In war-scarred Gaza, water pollution behind health woes
By Sakher Abou El Oun
Gaza City, Palestinian Territories (AFP) March 23, 2017
More and more Gazans are falling ill from their drinking water, highlighting the humanitarian issues facing the Palestinian enclave that the UN says could become uninhabitable by 2020.
The situation has already reached crisis point in the war-scarred, underdeveloped and blockaded territory, says Monther Shoblak, general manager of the strip's water utility.
"More than 97 percent of the water table is unfit for domestic use because of salinisation never before seen," he said.
The United Nations puts scarcity and pollution of water resources at the forefront of Gaza's scourges.
"If the catastrophe does not arrive this year, it will surely be here within three years," said Zidane Abu Zuhri who is in charge of water issues at UNICEF, the world body's children's fund.
Almost all of the narrow coastal strip's two million people depend upon its water table for their private or commercial needs, reaching their taps through a dilapidated public system or pumped privately from the ground.
The health of Gazans is suffering as a result.
"Each year we see a 13-14 percent increase in the number of patients admitted with kidney problems," said Dr Abdallah al-Kishawi, head of nephrology at Shifa Hospital in Gaza City.
These kidney problems have "previously known origins, such as tension, diabetes and hereditary diseases, but there is no doubt that water pollution also plays a role", he said.
High salinity, for example, can cause kidney stones and problems in the urinary tract.
- Safe levels far exceeded -
In 2012 and again in 2015, the United Nations listed the threats that could render the enclave uninhabitable by 2020.
It spoke of the ravages of three wars since 2008 and the decade-long Israeli blockade, an unemployment rate of almost 44 percent and food insecurity.
UN officials have called for the blockade to be lifted on the territory run by Islamist movement Hamas. Israel says however that it is needed to keep Hamas from obtaining weapons or materials that could be used to produce them.
In a territory on the edge of the desert, bounded by Israel, Egypt and the Mediterranean Sea, where watercourses are reduced to mainly dry gulches, the water table is overexploited.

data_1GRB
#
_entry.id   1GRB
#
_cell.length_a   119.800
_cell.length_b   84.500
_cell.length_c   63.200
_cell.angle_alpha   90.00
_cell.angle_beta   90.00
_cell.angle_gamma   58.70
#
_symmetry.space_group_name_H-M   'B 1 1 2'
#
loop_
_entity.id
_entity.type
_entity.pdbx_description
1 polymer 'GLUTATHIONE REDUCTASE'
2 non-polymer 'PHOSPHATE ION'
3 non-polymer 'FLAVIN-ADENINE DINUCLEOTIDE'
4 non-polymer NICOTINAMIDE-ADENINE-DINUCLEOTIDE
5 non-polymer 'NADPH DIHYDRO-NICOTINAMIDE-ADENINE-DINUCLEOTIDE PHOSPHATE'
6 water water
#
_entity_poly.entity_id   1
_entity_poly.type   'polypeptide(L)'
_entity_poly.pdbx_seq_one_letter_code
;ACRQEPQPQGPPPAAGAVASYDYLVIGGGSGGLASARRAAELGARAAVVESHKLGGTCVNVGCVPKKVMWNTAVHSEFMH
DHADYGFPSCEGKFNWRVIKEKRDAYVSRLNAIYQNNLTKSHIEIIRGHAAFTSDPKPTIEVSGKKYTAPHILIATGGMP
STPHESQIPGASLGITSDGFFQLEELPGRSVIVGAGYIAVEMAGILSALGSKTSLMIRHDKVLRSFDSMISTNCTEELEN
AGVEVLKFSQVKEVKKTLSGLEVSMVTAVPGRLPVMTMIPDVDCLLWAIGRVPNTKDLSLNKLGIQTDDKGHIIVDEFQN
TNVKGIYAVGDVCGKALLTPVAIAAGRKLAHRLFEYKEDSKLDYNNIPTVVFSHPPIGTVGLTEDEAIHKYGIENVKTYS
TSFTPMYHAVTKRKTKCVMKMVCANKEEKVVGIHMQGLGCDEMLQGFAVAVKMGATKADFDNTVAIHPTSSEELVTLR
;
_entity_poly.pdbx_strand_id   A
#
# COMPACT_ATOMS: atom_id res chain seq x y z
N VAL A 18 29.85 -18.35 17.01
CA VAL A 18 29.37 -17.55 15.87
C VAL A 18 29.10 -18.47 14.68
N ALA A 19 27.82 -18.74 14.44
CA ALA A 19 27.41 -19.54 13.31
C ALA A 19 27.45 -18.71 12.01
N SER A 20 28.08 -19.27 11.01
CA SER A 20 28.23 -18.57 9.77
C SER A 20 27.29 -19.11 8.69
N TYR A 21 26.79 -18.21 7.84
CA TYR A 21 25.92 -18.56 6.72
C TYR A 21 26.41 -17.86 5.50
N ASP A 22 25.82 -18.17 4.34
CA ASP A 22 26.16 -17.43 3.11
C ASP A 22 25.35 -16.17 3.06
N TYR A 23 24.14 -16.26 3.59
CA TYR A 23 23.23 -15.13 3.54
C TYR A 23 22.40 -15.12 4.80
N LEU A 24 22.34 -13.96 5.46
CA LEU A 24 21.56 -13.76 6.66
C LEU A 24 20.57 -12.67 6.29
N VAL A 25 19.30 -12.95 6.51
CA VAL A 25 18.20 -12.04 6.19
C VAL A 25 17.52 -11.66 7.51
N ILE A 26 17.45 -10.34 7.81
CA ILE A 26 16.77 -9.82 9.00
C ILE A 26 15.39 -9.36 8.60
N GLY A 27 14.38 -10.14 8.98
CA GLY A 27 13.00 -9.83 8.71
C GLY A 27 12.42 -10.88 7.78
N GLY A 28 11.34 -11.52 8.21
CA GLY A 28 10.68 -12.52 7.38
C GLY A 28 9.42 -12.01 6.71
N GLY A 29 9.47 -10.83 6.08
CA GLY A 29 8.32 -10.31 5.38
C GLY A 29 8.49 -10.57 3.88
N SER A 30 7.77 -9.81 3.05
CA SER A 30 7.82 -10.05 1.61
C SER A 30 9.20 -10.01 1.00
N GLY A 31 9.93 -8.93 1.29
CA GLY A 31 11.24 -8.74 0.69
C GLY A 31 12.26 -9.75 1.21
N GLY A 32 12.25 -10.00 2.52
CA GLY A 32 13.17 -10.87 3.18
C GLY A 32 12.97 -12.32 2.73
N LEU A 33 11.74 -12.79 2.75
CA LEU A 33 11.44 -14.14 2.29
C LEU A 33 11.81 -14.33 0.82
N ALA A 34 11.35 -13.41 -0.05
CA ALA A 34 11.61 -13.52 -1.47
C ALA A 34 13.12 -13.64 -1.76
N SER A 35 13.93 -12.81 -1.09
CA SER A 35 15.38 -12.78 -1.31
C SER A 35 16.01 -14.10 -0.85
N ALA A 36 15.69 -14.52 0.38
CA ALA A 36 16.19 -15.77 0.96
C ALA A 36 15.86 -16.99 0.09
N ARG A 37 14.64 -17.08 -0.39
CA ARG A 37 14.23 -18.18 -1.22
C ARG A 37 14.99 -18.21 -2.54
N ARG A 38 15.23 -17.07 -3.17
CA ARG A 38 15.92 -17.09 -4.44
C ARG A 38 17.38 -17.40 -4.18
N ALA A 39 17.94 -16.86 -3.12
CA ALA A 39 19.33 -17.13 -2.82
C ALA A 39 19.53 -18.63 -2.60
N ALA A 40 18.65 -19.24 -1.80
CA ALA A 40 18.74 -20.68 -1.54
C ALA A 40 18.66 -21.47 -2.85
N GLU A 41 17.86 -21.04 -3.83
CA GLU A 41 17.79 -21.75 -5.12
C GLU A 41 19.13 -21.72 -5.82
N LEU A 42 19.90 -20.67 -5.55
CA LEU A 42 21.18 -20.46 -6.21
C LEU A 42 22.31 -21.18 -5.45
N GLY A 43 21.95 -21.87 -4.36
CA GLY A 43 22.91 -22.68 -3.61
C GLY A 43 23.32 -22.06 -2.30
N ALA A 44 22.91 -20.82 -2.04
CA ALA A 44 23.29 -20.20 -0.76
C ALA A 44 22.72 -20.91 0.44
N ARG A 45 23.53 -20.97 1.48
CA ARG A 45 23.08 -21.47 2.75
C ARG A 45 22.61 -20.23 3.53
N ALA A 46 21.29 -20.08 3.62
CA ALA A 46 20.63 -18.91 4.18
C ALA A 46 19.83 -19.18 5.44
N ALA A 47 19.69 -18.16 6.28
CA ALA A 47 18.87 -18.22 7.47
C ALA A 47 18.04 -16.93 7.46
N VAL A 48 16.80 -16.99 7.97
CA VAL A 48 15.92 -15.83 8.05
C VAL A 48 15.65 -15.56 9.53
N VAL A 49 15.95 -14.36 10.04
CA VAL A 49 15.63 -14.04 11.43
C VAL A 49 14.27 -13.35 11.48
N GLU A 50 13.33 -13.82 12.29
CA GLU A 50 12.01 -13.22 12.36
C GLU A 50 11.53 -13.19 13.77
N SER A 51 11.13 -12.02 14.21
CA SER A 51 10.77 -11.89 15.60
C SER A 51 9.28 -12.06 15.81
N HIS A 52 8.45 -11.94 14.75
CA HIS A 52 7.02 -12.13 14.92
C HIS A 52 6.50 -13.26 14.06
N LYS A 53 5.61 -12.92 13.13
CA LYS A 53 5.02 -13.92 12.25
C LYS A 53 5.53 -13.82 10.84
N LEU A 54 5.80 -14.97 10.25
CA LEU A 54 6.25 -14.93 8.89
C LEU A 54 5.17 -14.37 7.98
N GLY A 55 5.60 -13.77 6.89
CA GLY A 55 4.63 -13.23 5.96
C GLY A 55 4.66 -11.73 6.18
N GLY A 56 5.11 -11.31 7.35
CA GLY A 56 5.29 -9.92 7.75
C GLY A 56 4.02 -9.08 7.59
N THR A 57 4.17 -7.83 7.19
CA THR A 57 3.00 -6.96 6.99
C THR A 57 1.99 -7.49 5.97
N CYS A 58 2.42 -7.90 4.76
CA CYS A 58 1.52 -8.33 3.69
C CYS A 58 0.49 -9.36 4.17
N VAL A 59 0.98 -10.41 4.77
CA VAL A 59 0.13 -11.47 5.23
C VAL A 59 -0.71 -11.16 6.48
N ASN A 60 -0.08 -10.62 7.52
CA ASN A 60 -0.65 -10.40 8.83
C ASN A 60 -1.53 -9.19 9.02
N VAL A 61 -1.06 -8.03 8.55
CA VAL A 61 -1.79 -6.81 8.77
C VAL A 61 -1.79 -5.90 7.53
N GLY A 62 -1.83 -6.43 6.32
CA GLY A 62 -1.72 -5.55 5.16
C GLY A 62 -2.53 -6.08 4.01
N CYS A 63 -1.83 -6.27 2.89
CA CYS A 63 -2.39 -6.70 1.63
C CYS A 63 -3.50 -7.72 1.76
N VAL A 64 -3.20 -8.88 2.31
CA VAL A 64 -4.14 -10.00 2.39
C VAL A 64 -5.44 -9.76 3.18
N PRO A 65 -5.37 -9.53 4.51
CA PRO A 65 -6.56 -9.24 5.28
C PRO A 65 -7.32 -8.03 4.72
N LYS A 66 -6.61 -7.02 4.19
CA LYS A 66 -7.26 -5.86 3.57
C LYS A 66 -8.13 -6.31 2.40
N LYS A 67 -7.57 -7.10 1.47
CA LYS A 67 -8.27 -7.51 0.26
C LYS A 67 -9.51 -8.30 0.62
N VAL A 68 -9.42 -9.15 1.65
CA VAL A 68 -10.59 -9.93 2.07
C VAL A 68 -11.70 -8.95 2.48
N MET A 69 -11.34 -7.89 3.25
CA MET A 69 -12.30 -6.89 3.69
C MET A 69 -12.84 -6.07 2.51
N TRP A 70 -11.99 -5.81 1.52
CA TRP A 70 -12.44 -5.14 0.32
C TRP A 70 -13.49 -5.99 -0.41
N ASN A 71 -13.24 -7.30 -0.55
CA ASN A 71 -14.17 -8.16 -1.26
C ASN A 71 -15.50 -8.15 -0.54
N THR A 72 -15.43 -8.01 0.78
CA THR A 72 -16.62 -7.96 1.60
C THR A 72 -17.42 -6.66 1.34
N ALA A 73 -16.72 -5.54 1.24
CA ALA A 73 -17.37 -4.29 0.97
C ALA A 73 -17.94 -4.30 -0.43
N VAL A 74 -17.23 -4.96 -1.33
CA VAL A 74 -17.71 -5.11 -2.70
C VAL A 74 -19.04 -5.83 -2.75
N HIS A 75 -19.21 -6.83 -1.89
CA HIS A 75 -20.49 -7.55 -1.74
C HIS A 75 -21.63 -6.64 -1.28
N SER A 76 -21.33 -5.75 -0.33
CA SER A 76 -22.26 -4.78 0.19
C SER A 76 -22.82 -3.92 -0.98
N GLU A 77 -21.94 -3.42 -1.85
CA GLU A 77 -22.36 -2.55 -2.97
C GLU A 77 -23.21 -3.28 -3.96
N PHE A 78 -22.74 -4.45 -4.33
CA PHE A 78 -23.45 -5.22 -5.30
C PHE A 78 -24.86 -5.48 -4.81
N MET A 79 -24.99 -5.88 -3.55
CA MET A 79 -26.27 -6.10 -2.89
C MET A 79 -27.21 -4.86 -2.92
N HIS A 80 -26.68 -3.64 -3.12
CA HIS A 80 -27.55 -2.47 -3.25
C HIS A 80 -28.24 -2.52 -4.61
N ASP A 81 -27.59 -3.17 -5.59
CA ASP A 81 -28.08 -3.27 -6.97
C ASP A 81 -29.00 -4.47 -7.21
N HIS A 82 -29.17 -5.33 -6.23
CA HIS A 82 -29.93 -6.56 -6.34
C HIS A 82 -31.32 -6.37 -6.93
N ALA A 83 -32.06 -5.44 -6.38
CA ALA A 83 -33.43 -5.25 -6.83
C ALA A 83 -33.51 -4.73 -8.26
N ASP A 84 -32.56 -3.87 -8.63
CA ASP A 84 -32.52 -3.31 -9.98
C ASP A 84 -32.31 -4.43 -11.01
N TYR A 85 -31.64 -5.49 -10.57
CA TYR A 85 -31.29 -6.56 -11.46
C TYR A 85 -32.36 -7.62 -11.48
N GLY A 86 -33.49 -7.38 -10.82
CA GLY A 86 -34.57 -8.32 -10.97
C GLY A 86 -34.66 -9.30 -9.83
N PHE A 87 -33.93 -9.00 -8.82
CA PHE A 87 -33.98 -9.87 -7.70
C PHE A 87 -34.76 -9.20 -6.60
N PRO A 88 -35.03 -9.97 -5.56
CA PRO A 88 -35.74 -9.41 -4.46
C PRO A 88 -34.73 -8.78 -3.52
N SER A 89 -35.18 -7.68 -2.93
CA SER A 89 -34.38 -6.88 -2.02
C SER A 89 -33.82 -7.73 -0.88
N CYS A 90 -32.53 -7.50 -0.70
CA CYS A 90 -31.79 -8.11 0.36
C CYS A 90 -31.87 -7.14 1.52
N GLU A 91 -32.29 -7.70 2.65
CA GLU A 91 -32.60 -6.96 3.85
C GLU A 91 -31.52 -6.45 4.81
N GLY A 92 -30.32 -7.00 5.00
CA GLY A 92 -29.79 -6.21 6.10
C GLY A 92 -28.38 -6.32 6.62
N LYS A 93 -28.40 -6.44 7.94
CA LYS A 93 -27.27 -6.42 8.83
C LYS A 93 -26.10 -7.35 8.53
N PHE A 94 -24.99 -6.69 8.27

The level drops and seawater seeps in, raising salinity.
Brackish water is then used for cooking, showers, laundry and irrigation.
- Pollution by ammunition -
Well-off Gazans dig their own wells pumping water brought to the surface from dozens of metres (yards) below.
Sami Lubbad, in charge of environmental issues at the Gaza health ministry, says pollution is of two kinds, chemical and microbiological.
At the deepest part of the water table, these pollutants combine and raise the chloride and nitrate levels.
They can cause congenital cyanosis in babies "and also play a role in the development of cancers", says university professor Adnan Aish.
"The prevalence of cancer is higher among people living near water treatment plants," he adds.
Microbiological pollution is caused by bacteria of faecal origin, mainly from wastewater and agriculture runoff.
Chemical pollution is caused by pesticides but also, say experts, by the toxic remnants of ammunition fired during wars.
Lead and sulphur can cause kidney problems, says Dr Kishawi.
- Diarrhoea and malnutrition -
Gaza's wars have severely damaged already-lacking infrastructure.
Much of the wastewater is not treated, allowing it to seep back into the soil and pollute water supplies.
"Around two-thirds of Gazans buy their water in the private sector," often in bottles sold for two shekels (around $0.53) per 16 litres, says June Kunugi, head of UNICEF in the Palestinian territories.
But such water, often produced only by desalination, can also be polluted.
"Many children have parasites and worms and suffer from diarrhoea and malnutrition," said Kunugi.
At the edge of the Mediterranean, desalination of sea water is one potential solution.
In January, the largest desalination plant in Gaza partially opened with the help of international aid.
It will supply 75,000 people with safe water, a number that will rise to 150,000 when a second phase is opened. Other plants are planned.
But radical changes in behaviour are also needed, including storing rainwater and reusing water, said Kunugi.
Experts stress that it is crucial to allow the water table to be reconstituted without touching it.
"If no solution is found by 2020, disaster will occur and man will be solely responsible for it," warns Shoblak of the water utility.
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